TV & Radio
Bam! Kapow! Zowie! Television's original Batman and Robin - Adam West and Burt Ward - will be special guests at this year's annual Comic-Con convention.
The pair are best known as the dynamic duo in the iconic 1960s TV series.
They will be joined at the convention by Julie Newmar, one of two actresses who played the iconic Catwoman in the TV series.
The trio will attend the convention - an annual four-and-a-half day cyclone of TV show and movie launches held annually in San Diego - to launch the 1960s Batman series on DVD.
Despite the series' popularity, its release on DVD, Blu-ray and DigitalHD has been delayed for many years by legal red tape over rights concerning music and the show's many celebrity guest stars.
There were also unresolved disputes between William Dozier's Greenway Productions, which made the series, 20th Century Fox, which owned it, and the ABC network, which aired it.
In addition to West and Ward, the series starred Alan Napier as Alfred Pennyworth, Batman's loyal butler, and in its final season, Yvonne Craig as Batgirl.
But the show's guest stars were its biggest draw: Frank Gorshin (later John Astin) as Riddler, Burgess Meredith as Penguin, Cesar Romero as the Joker and Julie Newmar and Eartha Kitt as Catwoman. (Lee Meriwether also played Catwoman, but in a spin-off film.)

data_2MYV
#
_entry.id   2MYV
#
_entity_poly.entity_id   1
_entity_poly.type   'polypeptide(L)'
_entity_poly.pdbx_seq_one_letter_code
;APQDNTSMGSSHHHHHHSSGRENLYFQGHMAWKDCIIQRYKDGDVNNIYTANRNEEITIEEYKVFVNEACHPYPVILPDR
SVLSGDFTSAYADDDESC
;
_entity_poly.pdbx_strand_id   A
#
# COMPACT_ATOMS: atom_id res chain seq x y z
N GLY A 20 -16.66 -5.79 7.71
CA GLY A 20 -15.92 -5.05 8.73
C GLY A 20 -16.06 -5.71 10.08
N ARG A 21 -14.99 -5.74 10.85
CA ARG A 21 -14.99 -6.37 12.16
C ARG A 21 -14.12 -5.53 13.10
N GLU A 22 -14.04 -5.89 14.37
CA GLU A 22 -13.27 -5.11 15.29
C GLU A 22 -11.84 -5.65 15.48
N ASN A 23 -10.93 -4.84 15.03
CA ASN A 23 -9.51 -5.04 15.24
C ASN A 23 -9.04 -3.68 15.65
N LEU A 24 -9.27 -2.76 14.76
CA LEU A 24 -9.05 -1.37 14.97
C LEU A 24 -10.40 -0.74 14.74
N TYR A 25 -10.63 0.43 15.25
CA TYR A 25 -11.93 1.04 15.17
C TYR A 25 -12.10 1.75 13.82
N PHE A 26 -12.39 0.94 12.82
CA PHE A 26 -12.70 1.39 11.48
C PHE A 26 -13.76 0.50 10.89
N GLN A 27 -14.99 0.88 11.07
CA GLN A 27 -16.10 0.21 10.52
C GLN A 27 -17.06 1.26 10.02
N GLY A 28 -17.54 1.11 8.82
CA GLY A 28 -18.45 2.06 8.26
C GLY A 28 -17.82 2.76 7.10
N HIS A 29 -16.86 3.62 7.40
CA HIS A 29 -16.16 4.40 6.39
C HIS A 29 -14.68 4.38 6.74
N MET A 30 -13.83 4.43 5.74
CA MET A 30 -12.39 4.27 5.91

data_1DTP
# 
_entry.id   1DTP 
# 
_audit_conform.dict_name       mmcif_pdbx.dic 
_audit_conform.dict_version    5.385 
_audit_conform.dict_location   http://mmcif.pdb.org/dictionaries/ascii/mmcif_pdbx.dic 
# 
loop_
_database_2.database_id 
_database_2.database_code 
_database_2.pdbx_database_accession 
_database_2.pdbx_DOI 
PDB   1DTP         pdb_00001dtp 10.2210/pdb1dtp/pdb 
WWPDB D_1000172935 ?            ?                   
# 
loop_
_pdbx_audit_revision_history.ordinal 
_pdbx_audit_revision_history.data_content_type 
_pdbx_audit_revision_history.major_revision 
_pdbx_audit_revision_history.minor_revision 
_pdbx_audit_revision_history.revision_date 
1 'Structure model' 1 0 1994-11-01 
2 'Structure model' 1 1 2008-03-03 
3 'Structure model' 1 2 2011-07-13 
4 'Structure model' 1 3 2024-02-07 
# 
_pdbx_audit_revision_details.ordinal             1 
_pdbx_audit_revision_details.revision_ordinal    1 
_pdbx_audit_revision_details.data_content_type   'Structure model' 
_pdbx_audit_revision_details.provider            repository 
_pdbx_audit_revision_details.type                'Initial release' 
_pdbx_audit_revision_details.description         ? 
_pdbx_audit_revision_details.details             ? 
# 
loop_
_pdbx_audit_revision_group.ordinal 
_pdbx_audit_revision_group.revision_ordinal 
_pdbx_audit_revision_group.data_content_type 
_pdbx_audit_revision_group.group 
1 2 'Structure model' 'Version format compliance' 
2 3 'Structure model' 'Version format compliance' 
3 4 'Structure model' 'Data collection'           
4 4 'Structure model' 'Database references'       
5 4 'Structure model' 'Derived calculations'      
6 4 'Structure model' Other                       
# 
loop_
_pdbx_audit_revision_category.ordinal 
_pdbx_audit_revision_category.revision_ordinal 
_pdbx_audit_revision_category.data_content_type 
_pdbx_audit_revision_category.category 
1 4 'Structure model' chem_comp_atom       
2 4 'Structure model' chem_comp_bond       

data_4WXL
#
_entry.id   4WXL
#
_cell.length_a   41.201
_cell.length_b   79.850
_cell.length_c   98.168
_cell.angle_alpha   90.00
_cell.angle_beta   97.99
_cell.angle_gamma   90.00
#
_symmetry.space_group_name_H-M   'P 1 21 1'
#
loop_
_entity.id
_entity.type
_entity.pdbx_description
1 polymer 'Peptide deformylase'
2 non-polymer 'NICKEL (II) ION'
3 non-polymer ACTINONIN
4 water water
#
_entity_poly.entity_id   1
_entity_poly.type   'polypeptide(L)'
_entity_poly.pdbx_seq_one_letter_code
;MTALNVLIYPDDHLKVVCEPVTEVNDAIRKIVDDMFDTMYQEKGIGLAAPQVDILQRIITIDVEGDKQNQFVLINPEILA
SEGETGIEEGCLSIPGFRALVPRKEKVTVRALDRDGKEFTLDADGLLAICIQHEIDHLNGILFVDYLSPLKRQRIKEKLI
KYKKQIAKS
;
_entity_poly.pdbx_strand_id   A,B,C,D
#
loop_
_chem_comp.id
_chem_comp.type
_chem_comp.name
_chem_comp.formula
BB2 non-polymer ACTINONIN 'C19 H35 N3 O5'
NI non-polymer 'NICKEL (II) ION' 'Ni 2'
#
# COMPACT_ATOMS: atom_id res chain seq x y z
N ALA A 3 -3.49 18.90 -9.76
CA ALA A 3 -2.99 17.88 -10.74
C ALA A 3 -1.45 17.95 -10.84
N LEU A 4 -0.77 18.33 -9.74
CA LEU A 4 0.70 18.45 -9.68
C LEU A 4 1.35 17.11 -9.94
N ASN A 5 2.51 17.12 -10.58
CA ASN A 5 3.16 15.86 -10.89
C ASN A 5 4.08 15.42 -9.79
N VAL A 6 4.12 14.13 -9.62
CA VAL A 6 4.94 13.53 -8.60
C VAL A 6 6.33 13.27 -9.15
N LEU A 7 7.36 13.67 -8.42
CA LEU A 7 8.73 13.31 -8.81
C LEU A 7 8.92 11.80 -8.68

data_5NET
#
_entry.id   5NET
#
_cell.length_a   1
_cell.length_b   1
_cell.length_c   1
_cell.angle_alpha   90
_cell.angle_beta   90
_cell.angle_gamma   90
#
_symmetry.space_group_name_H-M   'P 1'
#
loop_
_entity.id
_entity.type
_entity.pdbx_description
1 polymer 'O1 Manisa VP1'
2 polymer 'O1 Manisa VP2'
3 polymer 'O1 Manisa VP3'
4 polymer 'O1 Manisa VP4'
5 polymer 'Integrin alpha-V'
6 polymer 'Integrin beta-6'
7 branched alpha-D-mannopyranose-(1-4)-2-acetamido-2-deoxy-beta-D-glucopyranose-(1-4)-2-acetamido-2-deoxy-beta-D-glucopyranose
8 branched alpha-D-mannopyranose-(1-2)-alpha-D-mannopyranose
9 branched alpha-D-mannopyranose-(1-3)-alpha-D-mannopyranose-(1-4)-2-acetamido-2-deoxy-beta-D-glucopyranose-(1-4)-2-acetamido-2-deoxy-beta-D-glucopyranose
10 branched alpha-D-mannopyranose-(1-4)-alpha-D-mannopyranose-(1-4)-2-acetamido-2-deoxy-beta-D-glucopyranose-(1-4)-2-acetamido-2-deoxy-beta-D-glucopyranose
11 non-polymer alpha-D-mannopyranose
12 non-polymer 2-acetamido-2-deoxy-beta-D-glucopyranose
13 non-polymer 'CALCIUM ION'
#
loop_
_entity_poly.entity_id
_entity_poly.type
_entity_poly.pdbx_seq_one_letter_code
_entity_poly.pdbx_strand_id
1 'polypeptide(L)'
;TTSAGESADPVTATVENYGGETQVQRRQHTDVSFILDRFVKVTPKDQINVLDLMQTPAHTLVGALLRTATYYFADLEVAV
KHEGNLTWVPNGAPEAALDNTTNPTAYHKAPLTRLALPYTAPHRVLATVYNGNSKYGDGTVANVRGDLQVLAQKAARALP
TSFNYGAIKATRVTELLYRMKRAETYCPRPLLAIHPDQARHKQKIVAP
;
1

The series also featured film icons of the era, including Victor Buono as King Tut, Joan Collins as Siren, Vincent Price as Egghead, Carolyn Jones as Marsha, Queen of Diamonds, Milton Berle as Louie the Lilac, Tallulah Bankhead as Black Widow, Liberace as Chandell, Shelley Winters as Ma Parker and others.
The US ABC network produced 120 episodes over three seasons between 1966 and 1968, and despite the campness of the show, and the very serious iterations of Batman which followed in cinemas, it remains enormously popular.
Comic-Con was launched 1970 as a comic book convention but in the past three decades has become a major cultural event, and a major date in the Hollywood calendar to launch upcoming TV series, films and DVDs.
- Sydney Morning Herald